The Power of Collaboration
Thank you to Janet Seddon with the Rotary Club of Petaluma CA for sharing a synopsis of day five of the 2019 Guatemala Summit. Enjoy!
Today we set off early with the intention of meeting with the folks at Agua del Pueblo in Xela. That meant we had to climb out of the Lake Atitlán watershed to a height of 10,000 feet and descend 3,000 feet to Xela via the Pan American highway. The views were spectacular.
On the way we stopped at a Rotary project at a rural elementary school in Nuevo Progresso. This school was a miracle of collaboration with various groups and technologies. The building itself was made using plastic bottles filled with non organic waste. They have two classrooms; one for 30 children in 2nd-5th grade and the second for the little ones from age 2-5 plus some working toilets and a kitchen. Carolyn from the NGO Mil Milagros, who runs the school, said that once the school offered a good meal they started getting younger and younger children. Poverty is rampant in this village and food is a valuable commodity. The NGO Courts for Kids supplied a playground equipped with basketball hoops and the government spent money to hook up the school to the internet. They have five functioning computers for the children.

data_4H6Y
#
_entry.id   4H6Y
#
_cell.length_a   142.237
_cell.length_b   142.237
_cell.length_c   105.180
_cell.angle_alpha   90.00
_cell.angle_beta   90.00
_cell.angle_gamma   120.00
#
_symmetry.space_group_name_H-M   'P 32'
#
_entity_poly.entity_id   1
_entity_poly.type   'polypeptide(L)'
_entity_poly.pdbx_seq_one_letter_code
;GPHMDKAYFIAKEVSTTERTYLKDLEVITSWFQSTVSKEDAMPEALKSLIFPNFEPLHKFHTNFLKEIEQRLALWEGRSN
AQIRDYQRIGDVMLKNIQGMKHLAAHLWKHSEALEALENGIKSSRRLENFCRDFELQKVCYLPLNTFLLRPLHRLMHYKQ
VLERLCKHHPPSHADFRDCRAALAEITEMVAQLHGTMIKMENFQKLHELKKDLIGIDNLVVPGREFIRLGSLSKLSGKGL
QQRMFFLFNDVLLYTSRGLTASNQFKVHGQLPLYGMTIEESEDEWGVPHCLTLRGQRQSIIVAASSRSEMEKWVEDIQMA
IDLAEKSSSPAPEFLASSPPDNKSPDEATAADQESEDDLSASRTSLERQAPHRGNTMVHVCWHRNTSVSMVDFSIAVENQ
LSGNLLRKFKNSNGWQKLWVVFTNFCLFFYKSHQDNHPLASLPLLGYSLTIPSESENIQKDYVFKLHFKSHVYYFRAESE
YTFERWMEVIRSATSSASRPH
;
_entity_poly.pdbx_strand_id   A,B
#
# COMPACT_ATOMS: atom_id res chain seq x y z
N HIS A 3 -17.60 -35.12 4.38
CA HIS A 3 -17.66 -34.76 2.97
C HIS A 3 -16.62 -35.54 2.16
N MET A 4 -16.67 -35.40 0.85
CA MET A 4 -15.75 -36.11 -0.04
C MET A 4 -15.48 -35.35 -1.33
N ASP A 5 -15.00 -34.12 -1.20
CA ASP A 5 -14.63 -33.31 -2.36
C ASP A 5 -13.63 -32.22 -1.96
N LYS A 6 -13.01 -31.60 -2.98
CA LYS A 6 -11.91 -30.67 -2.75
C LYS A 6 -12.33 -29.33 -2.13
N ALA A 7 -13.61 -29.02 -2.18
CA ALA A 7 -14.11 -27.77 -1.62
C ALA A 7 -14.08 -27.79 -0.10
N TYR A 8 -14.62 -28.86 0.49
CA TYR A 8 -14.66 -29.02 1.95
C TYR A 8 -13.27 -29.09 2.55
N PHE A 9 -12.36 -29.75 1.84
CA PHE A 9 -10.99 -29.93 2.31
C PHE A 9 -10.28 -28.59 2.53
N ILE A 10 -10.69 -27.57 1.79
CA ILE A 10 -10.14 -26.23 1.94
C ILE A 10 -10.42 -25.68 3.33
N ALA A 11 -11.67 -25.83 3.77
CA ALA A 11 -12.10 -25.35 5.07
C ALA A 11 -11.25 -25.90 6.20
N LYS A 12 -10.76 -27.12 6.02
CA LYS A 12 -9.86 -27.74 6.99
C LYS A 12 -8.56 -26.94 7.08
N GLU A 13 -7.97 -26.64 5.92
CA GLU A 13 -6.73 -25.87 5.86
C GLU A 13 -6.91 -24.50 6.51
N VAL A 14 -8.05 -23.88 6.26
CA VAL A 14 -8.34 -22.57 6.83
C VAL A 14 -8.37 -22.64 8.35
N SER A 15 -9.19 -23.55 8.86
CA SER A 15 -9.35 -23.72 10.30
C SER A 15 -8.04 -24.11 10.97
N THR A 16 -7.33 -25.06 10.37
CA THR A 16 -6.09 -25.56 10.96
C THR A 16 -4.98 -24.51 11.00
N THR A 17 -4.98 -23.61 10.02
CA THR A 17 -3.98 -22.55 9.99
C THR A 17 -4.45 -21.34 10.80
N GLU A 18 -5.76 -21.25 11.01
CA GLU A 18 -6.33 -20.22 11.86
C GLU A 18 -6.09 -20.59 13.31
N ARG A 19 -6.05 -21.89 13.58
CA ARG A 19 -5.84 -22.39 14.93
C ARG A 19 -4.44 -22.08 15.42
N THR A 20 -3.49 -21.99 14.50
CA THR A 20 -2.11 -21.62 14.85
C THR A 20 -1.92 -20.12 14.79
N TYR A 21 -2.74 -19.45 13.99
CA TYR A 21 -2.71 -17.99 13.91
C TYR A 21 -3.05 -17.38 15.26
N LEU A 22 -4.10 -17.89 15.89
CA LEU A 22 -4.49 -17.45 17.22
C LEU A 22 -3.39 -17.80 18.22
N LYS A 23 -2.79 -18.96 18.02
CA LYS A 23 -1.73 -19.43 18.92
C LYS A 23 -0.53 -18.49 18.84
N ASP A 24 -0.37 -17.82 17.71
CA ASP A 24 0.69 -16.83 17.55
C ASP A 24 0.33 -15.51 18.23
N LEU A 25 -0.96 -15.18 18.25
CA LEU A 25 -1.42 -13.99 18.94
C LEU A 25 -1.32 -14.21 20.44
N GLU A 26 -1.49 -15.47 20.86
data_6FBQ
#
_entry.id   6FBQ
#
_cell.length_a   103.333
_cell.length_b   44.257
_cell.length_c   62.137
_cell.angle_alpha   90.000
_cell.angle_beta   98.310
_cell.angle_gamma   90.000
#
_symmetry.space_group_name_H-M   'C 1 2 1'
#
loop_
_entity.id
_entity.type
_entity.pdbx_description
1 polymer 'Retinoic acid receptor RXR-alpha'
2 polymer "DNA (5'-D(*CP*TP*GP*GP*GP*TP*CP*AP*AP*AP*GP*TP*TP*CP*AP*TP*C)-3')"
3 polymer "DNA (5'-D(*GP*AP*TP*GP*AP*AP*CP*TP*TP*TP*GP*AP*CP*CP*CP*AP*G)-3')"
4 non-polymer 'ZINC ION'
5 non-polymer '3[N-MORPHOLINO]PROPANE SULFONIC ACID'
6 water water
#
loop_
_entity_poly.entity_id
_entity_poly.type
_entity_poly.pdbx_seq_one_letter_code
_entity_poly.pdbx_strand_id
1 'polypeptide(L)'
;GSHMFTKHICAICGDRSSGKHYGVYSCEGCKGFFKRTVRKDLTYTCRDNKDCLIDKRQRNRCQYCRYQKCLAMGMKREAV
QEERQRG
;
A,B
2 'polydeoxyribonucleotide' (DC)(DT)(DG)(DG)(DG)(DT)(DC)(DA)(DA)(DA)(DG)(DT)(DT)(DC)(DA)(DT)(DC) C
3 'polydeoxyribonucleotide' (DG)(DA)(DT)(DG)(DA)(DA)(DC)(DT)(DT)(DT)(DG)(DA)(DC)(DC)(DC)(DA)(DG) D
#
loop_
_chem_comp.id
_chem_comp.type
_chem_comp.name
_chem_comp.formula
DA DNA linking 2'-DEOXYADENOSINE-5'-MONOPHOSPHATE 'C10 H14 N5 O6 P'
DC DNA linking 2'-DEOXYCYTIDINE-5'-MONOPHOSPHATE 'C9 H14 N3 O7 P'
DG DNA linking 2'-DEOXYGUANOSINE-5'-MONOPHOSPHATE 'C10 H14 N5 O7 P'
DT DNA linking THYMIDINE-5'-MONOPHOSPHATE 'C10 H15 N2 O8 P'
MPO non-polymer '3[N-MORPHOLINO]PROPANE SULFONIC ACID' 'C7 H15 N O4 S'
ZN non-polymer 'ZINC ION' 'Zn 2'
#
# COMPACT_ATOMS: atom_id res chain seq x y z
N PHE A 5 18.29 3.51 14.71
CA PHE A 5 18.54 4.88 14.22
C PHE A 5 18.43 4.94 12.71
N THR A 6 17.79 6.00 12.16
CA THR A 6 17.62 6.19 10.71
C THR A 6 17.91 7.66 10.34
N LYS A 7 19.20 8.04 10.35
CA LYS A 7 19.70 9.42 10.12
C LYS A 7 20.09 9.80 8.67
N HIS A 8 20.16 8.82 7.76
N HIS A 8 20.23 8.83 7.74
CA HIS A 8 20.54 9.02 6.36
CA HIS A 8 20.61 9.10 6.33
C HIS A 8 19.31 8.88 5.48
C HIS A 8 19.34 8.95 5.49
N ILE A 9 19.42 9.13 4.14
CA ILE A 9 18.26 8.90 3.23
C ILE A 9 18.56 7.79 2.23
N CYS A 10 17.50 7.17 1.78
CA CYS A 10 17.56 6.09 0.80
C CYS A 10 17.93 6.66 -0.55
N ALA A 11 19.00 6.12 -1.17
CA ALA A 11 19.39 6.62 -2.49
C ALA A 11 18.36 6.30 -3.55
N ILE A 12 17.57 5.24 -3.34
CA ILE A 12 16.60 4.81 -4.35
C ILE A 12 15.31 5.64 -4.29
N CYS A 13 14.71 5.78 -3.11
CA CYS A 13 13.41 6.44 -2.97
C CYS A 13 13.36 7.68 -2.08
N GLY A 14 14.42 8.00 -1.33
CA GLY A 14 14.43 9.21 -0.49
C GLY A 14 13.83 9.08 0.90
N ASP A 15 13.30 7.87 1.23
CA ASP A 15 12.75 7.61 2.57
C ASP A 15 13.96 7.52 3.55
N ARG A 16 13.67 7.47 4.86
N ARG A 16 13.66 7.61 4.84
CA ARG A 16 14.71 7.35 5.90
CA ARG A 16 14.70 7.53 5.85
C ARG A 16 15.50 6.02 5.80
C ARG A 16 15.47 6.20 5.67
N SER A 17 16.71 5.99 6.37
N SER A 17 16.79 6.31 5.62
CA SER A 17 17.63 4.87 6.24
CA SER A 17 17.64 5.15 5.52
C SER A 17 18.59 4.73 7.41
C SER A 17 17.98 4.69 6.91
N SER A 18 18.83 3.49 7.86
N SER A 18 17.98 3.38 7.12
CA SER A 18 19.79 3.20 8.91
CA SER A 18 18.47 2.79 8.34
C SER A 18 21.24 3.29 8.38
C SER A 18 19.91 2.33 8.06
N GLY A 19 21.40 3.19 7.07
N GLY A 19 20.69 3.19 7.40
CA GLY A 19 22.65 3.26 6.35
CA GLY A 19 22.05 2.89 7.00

The main interest for this visit was the collaboration of Rotary and Agua del Pueblo who constructed a well to provide the school with potable water and a sewage treatment system to service the toilets. The project is almost finished and looks very professional. Todd managed to amuse the children with singing and they repaid him with some songs of their own.
We then went on to Xela for a presentation by Maria and Carlos at Agua del Pueblo. They first showed us some statistics on poverty in Guatemala. Of the 17 million inhabitants 70% are existing on $5 a day or less and poverty has increased in the last 15 years. Only 10% of cities have waste water treatment plants with the outcome that almost all of the water available for drinking is polluted. It’s a big job and the government is overwhelmed with the amount of work to be done.